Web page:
The issue raised in the letter did not concern a substantial number of people. It concerned the writer, the recipient, Baughn, and his earlier victim. At the very most, it concerned the defined set of Cal Fire firefighters who would use the same facility that Baughn would use in his employment with Ukiah Valley. This was a relatively small audience. 
The issue raised in the letter also did not concern a "written or oral statement or writing made in connection with an issue under consideration or review by a legislative, executive, or judicial body, or any other official proceeding authorized by law" under section 425.16(e)(2). Even if the letter concerned the SPB proceedings, those proceedings were no longer "under consideration" by the SPB or any other governmental entity. 

The trial court erred in awarding attorney fees to the union. A court may award attorney fees to a prevailing plaintiff only where it finds that the motion is frivolous or brought solely to cause delay. The trial court may no such finding here. The Court remanded for reconsideration of this issue. 

The opinion is available here.

Tuesday, April 26, 2016

Castro-Ramirez v. Dependable Highway Express: FEHA Requires Reasonable Accommodation of Employee's Need to Adjust Schedule to Care for Disabled Minor Child

In Castro-Ramirez v. Dependable Highway Express, Inc. (Cal.App. 4/4/16), the plaintiff sued his former employer, DHE, alleging disability discrimination, failure to prevent discrimination, retaliation, and wrongful termination in violation of public policy. Plaintiff, a truck driver, alleged as follows: 
Plaintiff’s son requires daily dialysis, and according to the evidence, plaintiff must be the one to administer the dialysis. For several years, plaintiff’s supervisors scheduled him so that he could be home at night for his son’s dialysis. That schedule accommodation changed when a new supervisor took over and ultimately terminated plaintiff for refusing to work a shift that did not permit him to be home in time for his son’s dialysis. The trial court granted defendant’s motion for summary judgment and denied plaintiff’s motion to tax costs.
The Court of Appeal reversed, holding as follows: 

The trial court erred in summarily adjudicating the disability discrimination cause of action. On an issue of first impression, employers have a duty under FEHA to provide reasonable accommodations to an applicant or employee who is associated with a disabled person. Association with a disabled person constitutes a disability under Government Code section 12926(o). Less stringent standards under the Americans with Disabilities Act do not control and should be distinguished. Rope v. Auto-Clor System of Washington, Inc. (2013) 220 Cal.App.4th 635 (discussed here and here) also should be distinguished because it relied on a gender and race discrimination case for its statement of the elements of a FEHA case, rather than a disability discrimination cause of action. 

On standards for discriminatory motive and pretext, Rope again is distinguishable because it relied on authority under the ADA, rather than the FEHA. Under the facts here, a jury could infer reasonably that plaintiff's association with his son was a substantial motivating factor in the decision to terminate and that DHE's reason for termination was pretextual.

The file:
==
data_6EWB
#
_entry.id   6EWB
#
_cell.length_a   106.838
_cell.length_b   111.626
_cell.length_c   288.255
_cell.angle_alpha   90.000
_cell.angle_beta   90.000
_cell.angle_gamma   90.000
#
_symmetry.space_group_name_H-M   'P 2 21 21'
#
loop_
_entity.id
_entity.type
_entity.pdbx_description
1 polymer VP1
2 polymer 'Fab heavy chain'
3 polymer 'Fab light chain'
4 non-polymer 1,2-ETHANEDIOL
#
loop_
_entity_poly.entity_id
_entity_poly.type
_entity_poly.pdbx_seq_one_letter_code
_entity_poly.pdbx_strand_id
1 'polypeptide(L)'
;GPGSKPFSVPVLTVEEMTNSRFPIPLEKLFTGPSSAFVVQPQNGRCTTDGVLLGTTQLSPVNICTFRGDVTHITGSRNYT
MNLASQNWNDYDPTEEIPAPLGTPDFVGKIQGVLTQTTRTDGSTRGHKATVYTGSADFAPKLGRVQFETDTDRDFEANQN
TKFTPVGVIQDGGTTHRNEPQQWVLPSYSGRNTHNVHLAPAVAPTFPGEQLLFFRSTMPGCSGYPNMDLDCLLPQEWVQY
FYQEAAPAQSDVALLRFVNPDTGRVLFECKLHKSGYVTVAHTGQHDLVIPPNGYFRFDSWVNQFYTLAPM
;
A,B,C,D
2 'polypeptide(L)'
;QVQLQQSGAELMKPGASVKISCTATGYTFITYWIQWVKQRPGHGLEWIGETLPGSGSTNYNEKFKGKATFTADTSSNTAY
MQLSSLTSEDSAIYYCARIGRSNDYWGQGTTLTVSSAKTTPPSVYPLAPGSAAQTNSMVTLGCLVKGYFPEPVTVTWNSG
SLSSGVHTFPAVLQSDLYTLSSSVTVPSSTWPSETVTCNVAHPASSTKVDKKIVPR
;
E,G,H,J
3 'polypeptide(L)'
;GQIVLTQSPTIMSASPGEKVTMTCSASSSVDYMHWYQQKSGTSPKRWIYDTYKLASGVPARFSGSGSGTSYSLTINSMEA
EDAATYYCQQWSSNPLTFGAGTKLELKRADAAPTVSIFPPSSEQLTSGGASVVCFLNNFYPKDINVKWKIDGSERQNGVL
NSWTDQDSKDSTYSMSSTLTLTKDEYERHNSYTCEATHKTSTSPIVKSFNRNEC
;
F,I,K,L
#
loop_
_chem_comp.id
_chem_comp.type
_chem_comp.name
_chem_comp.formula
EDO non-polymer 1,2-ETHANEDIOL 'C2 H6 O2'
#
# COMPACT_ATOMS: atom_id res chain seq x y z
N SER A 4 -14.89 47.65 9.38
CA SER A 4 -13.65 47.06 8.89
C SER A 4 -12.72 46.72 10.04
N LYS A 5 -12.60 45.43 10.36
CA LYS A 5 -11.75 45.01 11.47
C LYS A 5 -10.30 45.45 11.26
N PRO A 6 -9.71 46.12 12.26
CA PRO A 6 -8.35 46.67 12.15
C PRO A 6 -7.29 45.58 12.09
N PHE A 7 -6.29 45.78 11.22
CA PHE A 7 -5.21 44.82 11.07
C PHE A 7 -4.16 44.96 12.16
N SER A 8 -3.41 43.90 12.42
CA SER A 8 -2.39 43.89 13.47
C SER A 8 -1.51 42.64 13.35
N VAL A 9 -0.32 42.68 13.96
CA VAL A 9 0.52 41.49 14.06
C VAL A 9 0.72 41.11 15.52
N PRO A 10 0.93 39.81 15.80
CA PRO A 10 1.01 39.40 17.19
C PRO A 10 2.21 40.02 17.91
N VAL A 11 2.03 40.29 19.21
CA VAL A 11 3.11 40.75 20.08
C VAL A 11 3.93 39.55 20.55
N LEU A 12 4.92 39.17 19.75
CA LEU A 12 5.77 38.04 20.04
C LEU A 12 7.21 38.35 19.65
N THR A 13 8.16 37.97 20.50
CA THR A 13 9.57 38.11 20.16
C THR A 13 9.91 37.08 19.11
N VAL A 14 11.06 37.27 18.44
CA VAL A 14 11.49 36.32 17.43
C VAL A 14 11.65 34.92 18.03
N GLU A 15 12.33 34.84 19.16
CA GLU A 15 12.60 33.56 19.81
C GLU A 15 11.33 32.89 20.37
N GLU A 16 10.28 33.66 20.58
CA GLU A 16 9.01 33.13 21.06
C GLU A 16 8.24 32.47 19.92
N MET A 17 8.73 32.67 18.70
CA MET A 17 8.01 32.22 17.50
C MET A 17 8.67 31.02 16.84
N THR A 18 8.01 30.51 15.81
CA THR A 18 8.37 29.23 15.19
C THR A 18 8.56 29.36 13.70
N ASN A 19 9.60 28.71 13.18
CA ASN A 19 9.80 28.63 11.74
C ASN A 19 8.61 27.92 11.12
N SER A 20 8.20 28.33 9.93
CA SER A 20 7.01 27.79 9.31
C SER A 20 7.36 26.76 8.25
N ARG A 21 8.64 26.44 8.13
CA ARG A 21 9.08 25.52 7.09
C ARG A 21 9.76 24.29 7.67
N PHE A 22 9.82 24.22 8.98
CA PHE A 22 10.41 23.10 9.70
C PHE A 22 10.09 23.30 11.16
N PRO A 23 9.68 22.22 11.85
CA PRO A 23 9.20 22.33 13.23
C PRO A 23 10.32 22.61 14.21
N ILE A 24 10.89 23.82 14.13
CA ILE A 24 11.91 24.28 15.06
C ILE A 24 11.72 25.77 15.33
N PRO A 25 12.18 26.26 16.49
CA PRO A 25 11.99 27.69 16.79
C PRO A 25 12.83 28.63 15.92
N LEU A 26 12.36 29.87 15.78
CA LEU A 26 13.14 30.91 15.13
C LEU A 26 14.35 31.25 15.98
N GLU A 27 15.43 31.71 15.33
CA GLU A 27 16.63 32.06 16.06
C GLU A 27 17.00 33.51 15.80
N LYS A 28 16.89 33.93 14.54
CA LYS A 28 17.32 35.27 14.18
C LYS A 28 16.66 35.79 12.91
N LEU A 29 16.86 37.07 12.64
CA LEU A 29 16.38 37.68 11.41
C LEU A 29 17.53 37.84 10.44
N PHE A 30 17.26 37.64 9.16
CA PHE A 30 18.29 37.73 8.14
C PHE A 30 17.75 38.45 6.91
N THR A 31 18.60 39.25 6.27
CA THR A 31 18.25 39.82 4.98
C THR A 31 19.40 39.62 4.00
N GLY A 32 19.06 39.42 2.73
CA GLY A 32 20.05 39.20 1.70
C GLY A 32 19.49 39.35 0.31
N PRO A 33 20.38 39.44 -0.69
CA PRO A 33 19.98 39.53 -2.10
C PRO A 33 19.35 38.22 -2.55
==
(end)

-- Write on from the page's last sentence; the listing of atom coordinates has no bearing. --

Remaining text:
The trial court also erred in summarily adjudicating the disability discrimination cause of action. The law does not require employees to state that an employer's conduct constitutes discrimination or violates the FEHA. Employees need not use any legal terms or buzz words. Evidence that plaintiff complained to his supervisor -- and his supervisor -- about changes to his schedule and his need to give his son dialysis constituted opposition to the denial of a reasonable accommodation, a practice forbidden under the FEHA. 

The evidence also would permit a trier of fact to infer a causal link between plaintiff’s complaints and his termination. The temporal proximity between the two were enough to permit a trier of fact to infer causation. Rope is no longer good authority on this issue under amended section 12940(m)(2) (discussed here). 

The court erred in summarily adjudicating plaintiff's failure to prevent discrimination and wrongful termination causes of action for the reasons stated above. 

Because the trial court should not have granted DHE's motion, it also should not have denied plaintiff's motion to tax costs. 

Plaintiff was entitled to recover his costs on appeal. 

The opinion is available here.  

Tuesday, April 19, 2016

Davis v. Farmers Insurance Exchange: Same Decision Defense Applies to Common Law Wrongful Termination Claims; Trial Court Erred in Granting Directed Verdict on Illegal Deduction Claims

In Davis v. Farmers Insurance Exchange (Cal.App. 3/28/16, mod. 4/21/16), William Davis sued his former employer, alleging wage and hour violations based on independent contractor misclassification and common law wrongful termination in violation of public policy. The court granted Farmers' motion for directed verdict on the wage claims. On the wrongful termination claim, the court instructed the jury with CACI instructions amended to reflect the holding in Harris v. City of Santa Monica (2013) 56 Cal.4th 203. The jury found that Davis was an employee and that his age was a substantial motivating factor in his termination, but also found that Farmers would have made the same termination decision for legitimate business reasons. Davis appealed, and the Court of Appeal affirmed in part, holding as follows:

The trial court did not err in instructing the jury based on Harris: that Davis must prove that his age was a substantial motivating reason for his termination; that Farmers could use the same decision or mixed motive defense; and that a same decision finding would eliminate reinstatement, back pay, and damage remedies. Wrongful termination claims are analogous to FEHA claims, and the same standards apply in each.